When I got the keys to California, I floored the accelerator until I was driving 100 mph. I felt exhilaration – and fear. This speed was unfamiliar for a driver of beaten-up Toyotas. In California we like to think we can go as fast as our imaginations take us, but this shiny red convertible named California moved too fast for me.
Ferrari let me drive the Ferrari California T for four days. I requested the loaner because I thought it might provide escapist fun and because I’m old enough to deserve a midlife crisis. I also wanted to know whether a car could really embody California. I suspected the folks in Maranello, Italy, where Ferrari makes its cars, might just be using our state’s name to sell an automobile.
My suspicions were wrong. The Ferrari California is as wonderful as our state’s most kaleidoscopic dreams. The only problem is that Ferrari’s California is so perfect it reminds you of our state’s imperfections.
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The Ferrari California aligns with the state on the level of metaphor. California is famously the “Great Exception” among American states, as the author Carey McWilliams named it, and California is an exception among Ferraris. The California is not a sports car, but a convertible grand touring car built for comfort. It is not the most expensive, glamorous or fastest Ferrari. Instead, Ferrari markets the California, which has eight cylinders instead of the 12 of some Ferraris, as practical.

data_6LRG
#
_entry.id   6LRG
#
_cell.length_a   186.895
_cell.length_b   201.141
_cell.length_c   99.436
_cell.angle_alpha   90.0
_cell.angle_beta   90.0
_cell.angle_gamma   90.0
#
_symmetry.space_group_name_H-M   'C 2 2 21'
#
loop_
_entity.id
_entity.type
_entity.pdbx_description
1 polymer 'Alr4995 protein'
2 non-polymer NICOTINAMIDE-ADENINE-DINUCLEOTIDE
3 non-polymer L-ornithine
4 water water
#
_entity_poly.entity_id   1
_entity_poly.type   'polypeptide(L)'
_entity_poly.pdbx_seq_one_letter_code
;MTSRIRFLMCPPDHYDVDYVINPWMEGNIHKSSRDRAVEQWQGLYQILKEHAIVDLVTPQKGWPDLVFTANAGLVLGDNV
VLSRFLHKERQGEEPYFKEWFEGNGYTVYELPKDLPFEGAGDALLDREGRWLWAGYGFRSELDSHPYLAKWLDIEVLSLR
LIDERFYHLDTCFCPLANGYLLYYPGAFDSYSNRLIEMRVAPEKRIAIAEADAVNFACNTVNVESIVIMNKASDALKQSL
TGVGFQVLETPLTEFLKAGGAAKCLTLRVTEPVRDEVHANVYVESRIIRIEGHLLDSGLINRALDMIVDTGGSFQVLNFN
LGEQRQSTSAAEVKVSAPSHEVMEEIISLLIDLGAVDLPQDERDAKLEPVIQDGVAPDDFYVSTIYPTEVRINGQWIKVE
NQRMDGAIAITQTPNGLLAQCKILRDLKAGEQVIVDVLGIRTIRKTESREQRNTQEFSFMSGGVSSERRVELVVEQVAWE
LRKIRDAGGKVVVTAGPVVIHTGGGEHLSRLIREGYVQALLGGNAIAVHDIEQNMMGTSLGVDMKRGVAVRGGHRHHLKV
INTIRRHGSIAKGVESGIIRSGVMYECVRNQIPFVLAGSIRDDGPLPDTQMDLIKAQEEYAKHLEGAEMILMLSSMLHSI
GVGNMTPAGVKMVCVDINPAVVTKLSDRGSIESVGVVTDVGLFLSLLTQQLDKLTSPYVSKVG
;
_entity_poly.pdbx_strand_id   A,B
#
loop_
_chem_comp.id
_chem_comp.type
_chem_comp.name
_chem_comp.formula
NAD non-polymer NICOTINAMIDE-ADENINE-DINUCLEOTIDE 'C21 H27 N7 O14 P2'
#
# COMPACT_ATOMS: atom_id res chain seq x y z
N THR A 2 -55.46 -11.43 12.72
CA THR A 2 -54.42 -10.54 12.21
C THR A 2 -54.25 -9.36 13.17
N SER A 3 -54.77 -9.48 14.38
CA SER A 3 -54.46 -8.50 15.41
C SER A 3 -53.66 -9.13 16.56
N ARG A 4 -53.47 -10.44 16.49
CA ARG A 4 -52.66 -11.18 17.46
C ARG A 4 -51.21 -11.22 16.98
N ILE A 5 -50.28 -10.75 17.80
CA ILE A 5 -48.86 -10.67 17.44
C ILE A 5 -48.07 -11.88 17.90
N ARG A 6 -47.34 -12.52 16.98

“It is a little bit an exception,” Edwin Fenech, the president and CEO of Ferrari North America, told me by phone. “It’s able to be very versatile. … You can go to the grocery store with your car.”
Fenech said that versatility shouldn’t detract from the car’s mystique. He added pointedly that, as self-driving – or autonomous – vehicles emerge, Ferrari wanted to affirm its support for Californians determined to steer clear of the trend.
“We are the ones who are going to defend the right to drive,” Fenech told me. “Don’t brainwash the new generation with autonomous driving – it’s so beautiful, driving.”
Today’s Ferrari California draws not just on our love for driving but on our infatuation with everything mid-20th century. Ferrari produced three different California models between 1957 and 1967. The car became such a valuable collector’s item (some sell for $20 million or more) that Ferrari revived the brand in 2008.
The newest iteration, the Ferrari California T, was introduced for the 2015 model year. It’s designed with a dual-clutch automatic transmission and a technologically advanced suspension, which make it easy to navigate through dense neighborhoods in America’s most urban state. The T stands for Turbo, as in the twin-turbo, 3.9-liter engine, which gets the car to 196 mph while using less fuel and producing fewer emissions.
To test the car’s California-ness, I drove it 90 minutes through bumper-to-bumper traffic to Santa Monica. I navigated downtown L.A. potholes. I went through the In-N-Out drive-thru, complete with in-car consumption of a double-double. I chauffeured my kids to school, with their car seats secured in the back.
With the top down, I loved the way that the car connected me with pedestrians, who offered a thumbs-up and asked what the car was. I’ve never had an automotive experience happier than driving Angeles Crest Highway, with the radio playing R.E.M.’s “Electrolite” (“Hollywood is under me … I’m Steve McQueen. I’m Jimmy Dean”).
Of course, the car, like many wonderful California things, fails the core test of accessibility: the base MSRP of the Ferrari California T is $198,973. The one I drove costs $240,000. That’s less expensive than other Ferraris (the hybrid LaFerrari sells for over $1 million), but more than three years’ take-home pay for me.
Which is another thing that makes the California very Californian. The good life is highly visible here. But only a few can afford the ride.